Your College Search and Preliminary List

By Elizabeth LaScala, PhD

Most students and their families are excited to have a college list as soon as possible. But good things take time. The assessment phase, using the questions and college features and factors below, is an opportunity to discuss your goals, expectations, and priorities, and identify the college factors that are most important to you, including college affordability.

1) Understand your top goals and priorities

Academics: You are going to college for an education, so your academic goals should always come first. Having an idea of the subject or discipline you want to study in college can help you fine tune your options. If you’re not sure what you want to study, or have multiple interests, you will want to identify colleges that can help you explore broadly before you choose a major.
Consider other academic factors like the importance of attending a ‘brand name’ college versus applying to schools that fit your testing and extracurricular profiles and offer good advising along with a good education. Also, consider your learning style – will large lecture halls work best or small to mid-size classrooms where there is an opportunity for discussion and a chance to get to know your professors?

Costs: Sticker price can be a shock to parents, so I consider this factor a high priority in a college search. What is your family’s expected contribution, budget, savings, and retirement goals. Will debt negatively impact parents’ or student’s future life course? Is post graduate education in your future? How about any siblings and how do their college and post graduate education enter the mix. We will also review need-based versus merit-based aid to see if some of your costs might be offset by grants and scholarships.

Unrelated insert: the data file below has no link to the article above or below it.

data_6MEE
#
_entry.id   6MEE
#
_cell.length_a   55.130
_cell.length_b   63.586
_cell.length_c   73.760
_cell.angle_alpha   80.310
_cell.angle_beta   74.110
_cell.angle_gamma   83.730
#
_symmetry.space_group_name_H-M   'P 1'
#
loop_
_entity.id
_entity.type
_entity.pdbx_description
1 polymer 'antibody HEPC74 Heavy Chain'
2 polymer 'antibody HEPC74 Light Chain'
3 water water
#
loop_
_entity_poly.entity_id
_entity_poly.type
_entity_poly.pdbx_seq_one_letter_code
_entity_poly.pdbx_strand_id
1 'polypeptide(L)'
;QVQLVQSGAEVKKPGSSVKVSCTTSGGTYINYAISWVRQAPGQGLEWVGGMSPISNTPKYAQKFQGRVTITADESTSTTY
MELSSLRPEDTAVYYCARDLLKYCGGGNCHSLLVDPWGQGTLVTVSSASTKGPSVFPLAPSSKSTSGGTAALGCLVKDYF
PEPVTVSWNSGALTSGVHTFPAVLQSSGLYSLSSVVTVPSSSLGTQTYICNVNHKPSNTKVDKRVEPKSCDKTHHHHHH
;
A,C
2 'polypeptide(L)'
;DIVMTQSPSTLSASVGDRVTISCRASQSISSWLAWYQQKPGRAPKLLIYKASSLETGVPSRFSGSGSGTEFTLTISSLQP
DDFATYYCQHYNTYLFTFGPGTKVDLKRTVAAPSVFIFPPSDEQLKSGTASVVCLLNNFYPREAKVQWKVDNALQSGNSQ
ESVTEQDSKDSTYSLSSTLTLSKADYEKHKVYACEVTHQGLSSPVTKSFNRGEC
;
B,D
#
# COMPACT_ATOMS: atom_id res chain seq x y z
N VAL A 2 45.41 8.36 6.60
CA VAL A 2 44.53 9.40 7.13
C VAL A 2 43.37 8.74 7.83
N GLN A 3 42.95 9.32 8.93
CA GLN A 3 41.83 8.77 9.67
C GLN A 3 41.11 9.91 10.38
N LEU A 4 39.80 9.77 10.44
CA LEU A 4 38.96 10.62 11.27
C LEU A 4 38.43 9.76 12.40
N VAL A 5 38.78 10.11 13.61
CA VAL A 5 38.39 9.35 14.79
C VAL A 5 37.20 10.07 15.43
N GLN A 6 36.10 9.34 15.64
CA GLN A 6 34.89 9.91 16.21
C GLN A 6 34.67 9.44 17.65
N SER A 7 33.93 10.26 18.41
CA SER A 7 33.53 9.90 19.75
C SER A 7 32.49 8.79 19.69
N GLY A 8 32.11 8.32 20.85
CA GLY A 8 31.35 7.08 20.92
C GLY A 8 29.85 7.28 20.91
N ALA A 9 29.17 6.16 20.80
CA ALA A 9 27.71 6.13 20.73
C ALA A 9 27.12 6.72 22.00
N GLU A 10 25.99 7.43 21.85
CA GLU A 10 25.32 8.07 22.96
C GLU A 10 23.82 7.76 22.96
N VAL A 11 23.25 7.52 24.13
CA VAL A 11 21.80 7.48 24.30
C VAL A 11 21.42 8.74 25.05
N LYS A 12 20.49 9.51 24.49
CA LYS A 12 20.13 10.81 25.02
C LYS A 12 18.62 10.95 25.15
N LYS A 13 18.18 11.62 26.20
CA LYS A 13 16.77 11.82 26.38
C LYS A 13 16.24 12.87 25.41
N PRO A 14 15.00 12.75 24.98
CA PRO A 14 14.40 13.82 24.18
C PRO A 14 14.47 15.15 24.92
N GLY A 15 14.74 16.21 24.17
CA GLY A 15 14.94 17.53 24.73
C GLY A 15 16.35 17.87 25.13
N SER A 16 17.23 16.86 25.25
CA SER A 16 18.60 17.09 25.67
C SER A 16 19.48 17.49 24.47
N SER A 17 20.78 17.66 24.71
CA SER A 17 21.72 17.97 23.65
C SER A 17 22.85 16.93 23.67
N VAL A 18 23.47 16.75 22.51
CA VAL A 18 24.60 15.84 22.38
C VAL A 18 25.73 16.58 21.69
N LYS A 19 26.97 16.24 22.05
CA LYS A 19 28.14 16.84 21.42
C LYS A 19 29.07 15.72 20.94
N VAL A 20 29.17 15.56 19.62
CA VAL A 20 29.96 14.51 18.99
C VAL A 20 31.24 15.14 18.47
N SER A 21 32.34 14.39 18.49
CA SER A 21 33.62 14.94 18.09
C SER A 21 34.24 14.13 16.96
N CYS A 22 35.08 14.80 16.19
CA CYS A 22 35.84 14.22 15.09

2) Other features to consider and lower priorities

Other “college factors”: Do you prefer urban, suburban, or rural college settings? If urban, are you looking at an enclosed residential experience or one that blends into the surrounding city? What are your climate preferences? How important is it to be close to the nearest airport? How important is diversity? What about school spirit and Greek life?

Parent Deal breakers: Do parents have strong geographic preferences? Must the college have proximity to an international airport with direct flights home? Are parents concerned about campus safety? How about socio-political considerations?

3) Do a comprehensive search and develop a preliminary college list; the family then continues researching and visiting!

As your college advisor, I will do the search with your highest priority factors in mind as a first step and then depending on what comes into the mix, start to refine the search with lower priority items. Since I have visited over 500 colleges nationwide, I know many colleges, their campuses, and the surrounding communities very well.

I will work with you to ensure that there is agreement on the factors that will guide my college search and preliminary college list, one that is balanced by admission probability and well-matched abilities.

The preliminary list is not an endpoint but rather a starting point for families to continue researching schools and plan to visit their top choices. Be sure to keep the visits balanced by admission probability as a surefire way to get many rejections letters is to focus exclusively on highly selective schools (reach schools) and neglect other great options! In addition to visiting, read my article on 10 great ways to show interest in your colleges.